But someone had brought in bean bag chairs over the summer, and myself, Terra Sanderson, and one other person (I think it might have been Nicki Shaffer) spent the entire semester sitting on bean bag chairs stuffed between two filing cabinets. Mrs. Harris didn’t even bat an eye — just asked us if we were sure we didn’t want a desk, and when we said no, let it go and handed out the syllabus and let us figure out how to take notes while balancing textbooks on our laps.
Now I’m sure some of you can’t believe that a teacher would think that having three kids sitting on the floor for a semester was a good idea, and yeah, there probably are students you couldn’t let sit on a bean bag chair and expect them to learn anything, but that was the other thing about Kathy Harris: She didn’t treat every teenager like they were the same.
To her, we were all individuals, and some of us could learn fine while sitting on a bean bag chair, and some of us needed a front row seat in order to pay attention. And as long as we were being cool about it by not disturbing others and doing our work, she would be cool about it. Tell me how many other teachers would let that happen (and for the record, I got an A in honors English, so teachers, add bean bag chairs to your classroom seating set-up and see whose grades are better for it).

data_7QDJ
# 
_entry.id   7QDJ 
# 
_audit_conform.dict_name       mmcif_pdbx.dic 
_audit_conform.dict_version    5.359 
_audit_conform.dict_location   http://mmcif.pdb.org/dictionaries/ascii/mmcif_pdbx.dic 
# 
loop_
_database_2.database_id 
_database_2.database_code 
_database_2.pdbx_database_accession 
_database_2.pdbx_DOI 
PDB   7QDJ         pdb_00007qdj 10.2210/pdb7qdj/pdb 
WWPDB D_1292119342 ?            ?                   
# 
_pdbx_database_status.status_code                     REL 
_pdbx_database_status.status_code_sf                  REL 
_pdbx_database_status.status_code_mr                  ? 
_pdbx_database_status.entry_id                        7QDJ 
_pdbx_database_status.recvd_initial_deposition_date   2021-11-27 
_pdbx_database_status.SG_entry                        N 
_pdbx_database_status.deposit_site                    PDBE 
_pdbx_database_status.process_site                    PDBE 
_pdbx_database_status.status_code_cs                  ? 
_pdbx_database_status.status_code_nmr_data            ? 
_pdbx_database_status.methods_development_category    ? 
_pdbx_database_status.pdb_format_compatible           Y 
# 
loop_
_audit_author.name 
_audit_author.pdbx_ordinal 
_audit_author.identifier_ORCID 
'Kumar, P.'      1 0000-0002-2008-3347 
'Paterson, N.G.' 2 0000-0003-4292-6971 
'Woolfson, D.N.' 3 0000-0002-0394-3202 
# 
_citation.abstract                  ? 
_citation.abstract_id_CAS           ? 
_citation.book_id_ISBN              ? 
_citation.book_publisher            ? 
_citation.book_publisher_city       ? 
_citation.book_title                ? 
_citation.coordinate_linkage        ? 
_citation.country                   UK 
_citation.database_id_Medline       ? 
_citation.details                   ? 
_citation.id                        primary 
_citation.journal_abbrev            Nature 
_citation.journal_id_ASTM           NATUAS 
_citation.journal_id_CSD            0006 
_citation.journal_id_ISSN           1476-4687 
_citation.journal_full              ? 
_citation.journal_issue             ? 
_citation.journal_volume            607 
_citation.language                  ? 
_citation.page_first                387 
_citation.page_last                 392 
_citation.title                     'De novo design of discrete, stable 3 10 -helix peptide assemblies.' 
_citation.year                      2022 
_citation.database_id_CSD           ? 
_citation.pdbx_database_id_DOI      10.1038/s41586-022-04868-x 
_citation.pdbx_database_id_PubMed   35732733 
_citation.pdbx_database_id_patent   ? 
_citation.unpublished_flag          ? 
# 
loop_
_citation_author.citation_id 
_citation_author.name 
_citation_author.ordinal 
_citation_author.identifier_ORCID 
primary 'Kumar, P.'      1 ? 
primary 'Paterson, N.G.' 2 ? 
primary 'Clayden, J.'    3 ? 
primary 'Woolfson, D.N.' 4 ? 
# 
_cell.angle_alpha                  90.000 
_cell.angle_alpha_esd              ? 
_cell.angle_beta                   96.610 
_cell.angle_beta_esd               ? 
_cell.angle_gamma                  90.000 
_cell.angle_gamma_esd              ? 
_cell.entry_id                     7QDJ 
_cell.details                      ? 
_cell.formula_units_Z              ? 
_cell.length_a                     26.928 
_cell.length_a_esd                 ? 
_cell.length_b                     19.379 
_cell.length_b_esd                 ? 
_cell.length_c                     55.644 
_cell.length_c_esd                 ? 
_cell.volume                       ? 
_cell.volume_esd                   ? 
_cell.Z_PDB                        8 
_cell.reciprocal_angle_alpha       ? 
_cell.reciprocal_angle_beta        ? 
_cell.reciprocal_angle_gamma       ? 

Kathy Harris taught me everything I needed to know to become editor of the Viking Press, from editing other people’s stories, to finding good pictures from our photographers, and how to lay it all out, old school, by literally cutting printed-out stories and pasting them onto layout sheets (I still have a stack of photos that are stuck together from the wax we used to lay the paper out each month).
And when I was all ready to assume the mantle of editor in chief, she taught me something else: humility and grace.
I was staying at home with a sick Grandma Kate when the announcement was made that I would be co-editor of the Viking Press my senior year. Not editor, co-editor, which felt to me like nothing short of betrayal because I hadn’t lived long enough at that point to know what real betrayal was.
I thought I had worked so hard, learned the whole newspaper game from top to bottom, and proven myself ready to carry that title forward on my own, and only to find out I had to share that glory? Teenage me, who thought the only way to shine was to be the only one in the spotlight, didn’t take that well — I left Mrs. Harris a note on her desk saying 'I quit.'
I regretted it immediately. It took me some time to work up my nerve to ask Mrs. Harris if I could come back, and bless her, she didn’t make a big deal about it, because mine wasn’t the first teenage overreaction she’d seen, and it wouldn’t be the last.